25 January 2020

Annotated Game #235: Beware of "standard" moves

Part of the process of learning a new opening is understanding when "standard" moves - typical piece placement and development, for example - should be played. In the Dutch Stonewall, as in other variations of the defense, it's often good to place a knight on e4 and get in the ...e5 pawn break when it is possible.

In this second-round tournament game, 9...Ne4 was not necessarily bad, but developing the bishop after 9...b6 or getting the other knight out to d7 both look less committal and more promising. The next move, 10...e5 is a blunder both tactically and to some extent strategically, being premature. Tactically the problem is that the otherwise strong recapture with the c-pawn after an exchange on d5 would result in losing a piece. I saw this one move too late, so was forced into losing one pawn, then gave up another one. I gained some compensation back in piece activity and could in fact have equalized, but missed some chances and my opponent played well to consolidate his advantage.

This game was primarily another building block in my understanding of the Dutch Stonewall structures, but also a reminder that it's very possible to fight back from relatively small deficits, especially at the Class level.
[Event "?"] [Site "?"] [Date "????.??.??"] [Round "?"] [White "Class B"] [Black "ChessAdmin"] [Result "1-0"] [ECO "A10"] [Annotator "ChessAdmin/Komodo 11.2"] [PlyCount "56"] 1. Nf3 d5 2. c4 c6 3. g3 e6 4. Bg2 f5 5. b3 Nf6 6. Bb2 Bd6 7. O-O O-O 8. e3 Qe7 9. d4 {and we have reached a standard Stonewall Dutch position now.} Ne4 { while this is a standard move, here pursuing additional development looks better.} (9... b6) (9... Nbd7) 10. Ne1 e5 {premature both tactically and strategically. A good rule in the Dutch is to play the ...e5 break when it is possible, but that is not the situation here.} 11. cxd5 exd4 {unfortunately, I had missed a tactical refuation of cxd5 and am now forced to play the text move.} (11... cxd5 $2 12. dxe5 Bxe5 13. Qxd5+ $18 {is what I missed when playing move 10.}) 12. Qxd4 cxd5 13. Qxd5+ $16 Be6 14. Qd3 Rd8 (14... Nc6 $5 { at least defends against} 15. Bxe4 (15. Nf3 $16) 15... Nb4 16. Qd4 fxe4 17. Nc3 $14) 15. Bxe4 fxe4 16. Qxe4 {I'm now down two pawns, but the two bishops, open position (no pawns to block me now!) and better piece activity give me some positional compensation. Komodo assesses it as close to a pawn's worth, but of course that still leaves me significantly down.} Nc6 17. Nc2 $6 (17. Nf3) 17... Qf7 $14 {breaking the quasi-pin on the Be6 - I don't want to exchange queens - giving the queen a route to penetrate on the kingside, and also controlling the d5 square.} 18. Nd4 Nxd4 19. exd4 $6 {this move lets me back in the game, since I have a big development advantage now, in effect, and the impact of White's extra pawns are minimized. However, one curious effect is that my planned ...Bd5 is no longer nearly as effective in this line.} (19. Bxd4 Bd5 20. Qg4 Bf3 21. Qg5 Rf8 $14) 19... Bd5 $6 (19... Bh3 $1 {equalizes, as White has to guard the f-pawn.} 20. Nd2 {the engine shows that it's best to give up the exchange.} (20. Rd1 $2 Rf8 21. f4 Rae8 22. Qf3 Qg6 $19 {threatening both Rxf4, Bg4 and Qc2.}) 20... Bxf1 21. Rxf1 Rac8 22. Qd3 $11) 20. Qd3 $16 Re8 21. f3 {this is the problem with ...Bd5, as now White can play this advance to cover the light squares and have the f-pawn be supported by the queen. At this point I run out of effective counterplay.} Re7 22. Nd2 Rae8 23. Nc4 {White can now pursue a simply strategy of just trading pieces, if he wants, getting closer to a winning endgame.} Bc7 24. Rac1 Qh5 25. Ne5 Bb6 26. Kg2 Re6 27. Qb5 Rh6 $4 {looking desperately for counterplay, I miss that the Bd5 is hanging with check, and it's over.} 28. Qxd5+ Kh8 1-0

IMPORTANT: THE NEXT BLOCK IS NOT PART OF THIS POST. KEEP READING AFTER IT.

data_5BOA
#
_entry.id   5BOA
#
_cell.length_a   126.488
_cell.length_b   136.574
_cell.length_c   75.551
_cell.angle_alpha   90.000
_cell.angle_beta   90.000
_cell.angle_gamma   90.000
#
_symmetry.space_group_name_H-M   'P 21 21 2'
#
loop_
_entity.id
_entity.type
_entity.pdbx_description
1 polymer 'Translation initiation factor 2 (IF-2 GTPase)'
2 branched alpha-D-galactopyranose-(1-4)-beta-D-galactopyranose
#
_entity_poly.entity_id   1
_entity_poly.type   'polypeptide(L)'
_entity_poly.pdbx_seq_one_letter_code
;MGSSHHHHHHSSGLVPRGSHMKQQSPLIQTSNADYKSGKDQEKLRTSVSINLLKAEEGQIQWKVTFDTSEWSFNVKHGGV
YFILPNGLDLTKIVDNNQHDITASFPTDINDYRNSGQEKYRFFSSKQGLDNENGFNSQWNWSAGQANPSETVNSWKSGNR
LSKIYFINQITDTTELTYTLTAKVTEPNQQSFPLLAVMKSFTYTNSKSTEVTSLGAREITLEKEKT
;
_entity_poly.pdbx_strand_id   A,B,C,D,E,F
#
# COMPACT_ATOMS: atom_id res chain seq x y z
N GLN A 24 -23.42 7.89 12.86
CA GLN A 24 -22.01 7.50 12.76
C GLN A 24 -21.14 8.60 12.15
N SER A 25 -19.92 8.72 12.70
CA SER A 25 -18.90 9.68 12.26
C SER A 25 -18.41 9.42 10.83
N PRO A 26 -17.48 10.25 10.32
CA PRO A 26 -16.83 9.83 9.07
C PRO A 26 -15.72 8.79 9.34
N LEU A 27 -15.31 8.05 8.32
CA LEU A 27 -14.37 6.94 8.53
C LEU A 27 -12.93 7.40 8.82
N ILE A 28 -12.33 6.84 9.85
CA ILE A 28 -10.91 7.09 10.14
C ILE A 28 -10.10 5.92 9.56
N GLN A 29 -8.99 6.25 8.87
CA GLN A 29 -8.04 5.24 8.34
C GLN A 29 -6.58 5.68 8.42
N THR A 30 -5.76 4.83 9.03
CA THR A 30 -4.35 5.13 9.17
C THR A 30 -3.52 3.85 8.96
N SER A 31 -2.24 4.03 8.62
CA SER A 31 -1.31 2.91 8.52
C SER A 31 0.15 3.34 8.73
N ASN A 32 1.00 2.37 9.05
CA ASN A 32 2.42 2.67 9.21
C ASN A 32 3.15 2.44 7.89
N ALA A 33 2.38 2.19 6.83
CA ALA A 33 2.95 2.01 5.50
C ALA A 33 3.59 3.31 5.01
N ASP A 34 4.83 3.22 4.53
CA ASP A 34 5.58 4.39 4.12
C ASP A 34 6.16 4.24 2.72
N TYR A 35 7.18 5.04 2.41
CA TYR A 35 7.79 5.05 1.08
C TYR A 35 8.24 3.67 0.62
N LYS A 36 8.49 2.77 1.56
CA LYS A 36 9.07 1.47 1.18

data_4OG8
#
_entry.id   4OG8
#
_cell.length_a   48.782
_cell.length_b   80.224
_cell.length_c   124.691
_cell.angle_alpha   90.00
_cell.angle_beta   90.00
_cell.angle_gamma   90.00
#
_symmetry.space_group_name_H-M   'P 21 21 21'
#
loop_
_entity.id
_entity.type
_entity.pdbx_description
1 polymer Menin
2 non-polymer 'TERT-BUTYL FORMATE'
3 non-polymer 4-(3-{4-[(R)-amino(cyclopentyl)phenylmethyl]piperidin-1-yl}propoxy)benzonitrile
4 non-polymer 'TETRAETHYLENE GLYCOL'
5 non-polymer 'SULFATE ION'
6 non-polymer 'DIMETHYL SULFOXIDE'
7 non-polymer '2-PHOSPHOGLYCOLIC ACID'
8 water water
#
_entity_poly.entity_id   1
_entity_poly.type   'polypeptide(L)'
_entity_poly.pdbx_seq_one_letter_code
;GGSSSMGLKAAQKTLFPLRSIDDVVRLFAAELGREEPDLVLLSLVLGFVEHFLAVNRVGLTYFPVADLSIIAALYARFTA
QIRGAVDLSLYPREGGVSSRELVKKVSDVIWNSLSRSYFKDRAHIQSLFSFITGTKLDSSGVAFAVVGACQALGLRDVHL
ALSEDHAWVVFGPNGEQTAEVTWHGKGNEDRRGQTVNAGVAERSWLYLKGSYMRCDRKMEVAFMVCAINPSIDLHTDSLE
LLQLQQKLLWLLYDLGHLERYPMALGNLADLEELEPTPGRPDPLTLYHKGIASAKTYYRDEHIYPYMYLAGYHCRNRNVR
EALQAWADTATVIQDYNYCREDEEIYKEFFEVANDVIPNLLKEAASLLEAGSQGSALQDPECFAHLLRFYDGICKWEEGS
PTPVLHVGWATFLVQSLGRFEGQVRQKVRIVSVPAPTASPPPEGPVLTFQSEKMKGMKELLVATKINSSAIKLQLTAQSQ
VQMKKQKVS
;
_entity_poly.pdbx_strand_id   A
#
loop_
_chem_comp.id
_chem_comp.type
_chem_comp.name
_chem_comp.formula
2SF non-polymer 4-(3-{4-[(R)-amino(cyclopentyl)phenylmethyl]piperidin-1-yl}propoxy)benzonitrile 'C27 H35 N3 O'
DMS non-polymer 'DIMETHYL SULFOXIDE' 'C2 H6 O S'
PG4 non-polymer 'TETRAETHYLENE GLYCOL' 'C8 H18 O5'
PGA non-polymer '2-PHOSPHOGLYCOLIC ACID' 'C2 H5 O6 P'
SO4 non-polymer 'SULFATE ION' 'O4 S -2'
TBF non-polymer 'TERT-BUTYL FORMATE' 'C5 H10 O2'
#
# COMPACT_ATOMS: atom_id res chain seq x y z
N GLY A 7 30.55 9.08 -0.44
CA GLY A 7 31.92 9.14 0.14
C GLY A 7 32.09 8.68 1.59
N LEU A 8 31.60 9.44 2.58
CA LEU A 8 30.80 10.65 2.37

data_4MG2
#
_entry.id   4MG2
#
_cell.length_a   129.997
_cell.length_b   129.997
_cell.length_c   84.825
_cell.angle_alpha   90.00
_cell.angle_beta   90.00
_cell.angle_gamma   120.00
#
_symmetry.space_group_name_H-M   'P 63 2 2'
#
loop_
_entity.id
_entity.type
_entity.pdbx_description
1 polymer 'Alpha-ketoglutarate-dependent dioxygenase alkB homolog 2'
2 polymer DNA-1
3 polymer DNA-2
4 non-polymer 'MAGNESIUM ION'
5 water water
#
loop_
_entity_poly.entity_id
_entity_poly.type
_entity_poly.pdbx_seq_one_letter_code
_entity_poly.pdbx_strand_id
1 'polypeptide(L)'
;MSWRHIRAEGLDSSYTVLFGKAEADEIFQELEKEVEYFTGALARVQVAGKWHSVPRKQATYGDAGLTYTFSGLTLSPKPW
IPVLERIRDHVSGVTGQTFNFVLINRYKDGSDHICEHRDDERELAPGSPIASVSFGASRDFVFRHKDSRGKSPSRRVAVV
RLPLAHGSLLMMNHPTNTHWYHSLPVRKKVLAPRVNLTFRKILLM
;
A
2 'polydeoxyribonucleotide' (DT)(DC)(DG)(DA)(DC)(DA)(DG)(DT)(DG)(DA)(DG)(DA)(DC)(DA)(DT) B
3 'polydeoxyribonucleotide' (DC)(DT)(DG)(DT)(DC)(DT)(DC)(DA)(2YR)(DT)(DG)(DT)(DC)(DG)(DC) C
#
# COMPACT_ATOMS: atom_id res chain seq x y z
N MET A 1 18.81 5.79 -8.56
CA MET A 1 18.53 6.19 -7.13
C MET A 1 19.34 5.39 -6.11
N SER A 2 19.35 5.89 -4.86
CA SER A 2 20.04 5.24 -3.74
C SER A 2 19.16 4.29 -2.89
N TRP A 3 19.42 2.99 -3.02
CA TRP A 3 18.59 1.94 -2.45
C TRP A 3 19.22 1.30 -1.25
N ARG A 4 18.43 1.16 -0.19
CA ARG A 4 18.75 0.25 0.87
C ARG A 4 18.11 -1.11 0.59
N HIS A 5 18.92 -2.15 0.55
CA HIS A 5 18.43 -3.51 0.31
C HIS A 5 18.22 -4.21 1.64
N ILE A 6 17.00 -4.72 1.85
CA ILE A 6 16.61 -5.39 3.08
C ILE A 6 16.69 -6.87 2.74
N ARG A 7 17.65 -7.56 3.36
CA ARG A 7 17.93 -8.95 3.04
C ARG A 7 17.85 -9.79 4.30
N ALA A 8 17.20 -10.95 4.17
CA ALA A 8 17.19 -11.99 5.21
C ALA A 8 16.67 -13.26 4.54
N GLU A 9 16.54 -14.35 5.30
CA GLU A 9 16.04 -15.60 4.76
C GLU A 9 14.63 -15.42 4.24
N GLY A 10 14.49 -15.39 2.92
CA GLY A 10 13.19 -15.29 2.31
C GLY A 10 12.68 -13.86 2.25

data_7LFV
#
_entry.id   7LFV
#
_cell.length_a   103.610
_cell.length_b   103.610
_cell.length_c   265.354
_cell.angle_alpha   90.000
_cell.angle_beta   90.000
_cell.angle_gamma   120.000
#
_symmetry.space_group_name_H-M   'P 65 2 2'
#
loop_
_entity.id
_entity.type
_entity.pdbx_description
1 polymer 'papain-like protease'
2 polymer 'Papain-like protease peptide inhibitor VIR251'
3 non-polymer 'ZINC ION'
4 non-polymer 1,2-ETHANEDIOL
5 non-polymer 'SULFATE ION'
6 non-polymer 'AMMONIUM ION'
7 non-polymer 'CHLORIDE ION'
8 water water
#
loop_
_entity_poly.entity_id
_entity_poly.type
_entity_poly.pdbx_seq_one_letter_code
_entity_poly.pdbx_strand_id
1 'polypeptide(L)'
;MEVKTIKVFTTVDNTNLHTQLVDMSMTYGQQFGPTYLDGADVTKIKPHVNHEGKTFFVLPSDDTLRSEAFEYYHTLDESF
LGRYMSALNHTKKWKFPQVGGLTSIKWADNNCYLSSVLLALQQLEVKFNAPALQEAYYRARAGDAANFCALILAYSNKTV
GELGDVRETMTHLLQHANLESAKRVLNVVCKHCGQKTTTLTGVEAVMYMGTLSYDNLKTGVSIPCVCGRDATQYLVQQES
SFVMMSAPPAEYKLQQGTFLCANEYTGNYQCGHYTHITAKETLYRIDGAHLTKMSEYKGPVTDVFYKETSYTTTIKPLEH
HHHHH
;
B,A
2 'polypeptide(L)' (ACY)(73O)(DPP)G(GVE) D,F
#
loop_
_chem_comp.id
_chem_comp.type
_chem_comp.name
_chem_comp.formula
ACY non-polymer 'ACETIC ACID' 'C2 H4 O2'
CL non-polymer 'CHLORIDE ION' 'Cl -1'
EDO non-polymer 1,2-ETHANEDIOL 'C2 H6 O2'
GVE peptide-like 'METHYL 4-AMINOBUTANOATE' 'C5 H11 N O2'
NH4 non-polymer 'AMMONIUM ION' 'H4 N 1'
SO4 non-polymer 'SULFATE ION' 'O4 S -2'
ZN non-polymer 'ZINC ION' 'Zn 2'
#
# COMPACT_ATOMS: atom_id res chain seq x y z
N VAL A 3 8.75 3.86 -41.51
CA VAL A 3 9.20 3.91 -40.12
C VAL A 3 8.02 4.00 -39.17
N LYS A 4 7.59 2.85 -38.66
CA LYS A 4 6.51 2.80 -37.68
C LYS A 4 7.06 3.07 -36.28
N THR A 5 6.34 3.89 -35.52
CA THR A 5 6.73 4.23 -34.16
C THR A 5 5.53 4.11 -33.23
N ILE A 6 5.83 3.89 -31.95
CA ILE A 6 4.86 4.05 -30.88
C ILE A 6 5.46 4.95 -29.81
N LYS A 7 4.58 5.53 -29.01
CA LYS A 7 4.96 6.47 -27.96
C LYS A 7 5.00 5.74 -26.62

1. Well, ...Ne4 looks very okay (and probably a simple transposition in standard lines), but ...e5? is to blame, for sure ;-)

    So beware of tactical mistakes and bad calculations, first and foremost :-)

    1. One thing I've noticed is that it's easier for me to get into trouble tactically when playing a "standard move" that my brain assumes is fine, but it still needs thorough checking.

  2. I would have been tempted (given the opponent's rating) to "switch gears" and try 12. ... c5. I know Komodo considers that worse (-1.27 or more) but you have a 3:2 queenside majority, gain a tempo and get the White Queen off the a1-h8 diagonal, and have a good blockading square on d6 for the d5 Pawn. The c8-Bishop can develop to a6, and, if White is not paying close attention to the whole board, may be able to gain the Exchange as compensation. Whte still has to untangle his pieces without having any immediate threats. (I'm likely to "roll the dice" in this kind of situation.)

    Very good observation regarding "standard moves"!


Your comments and ideas on chess training and this site are welcomed.

Please note that moderation is turned on as an anti-spam measure; your comment will be published as soon as possible, if it is not spam.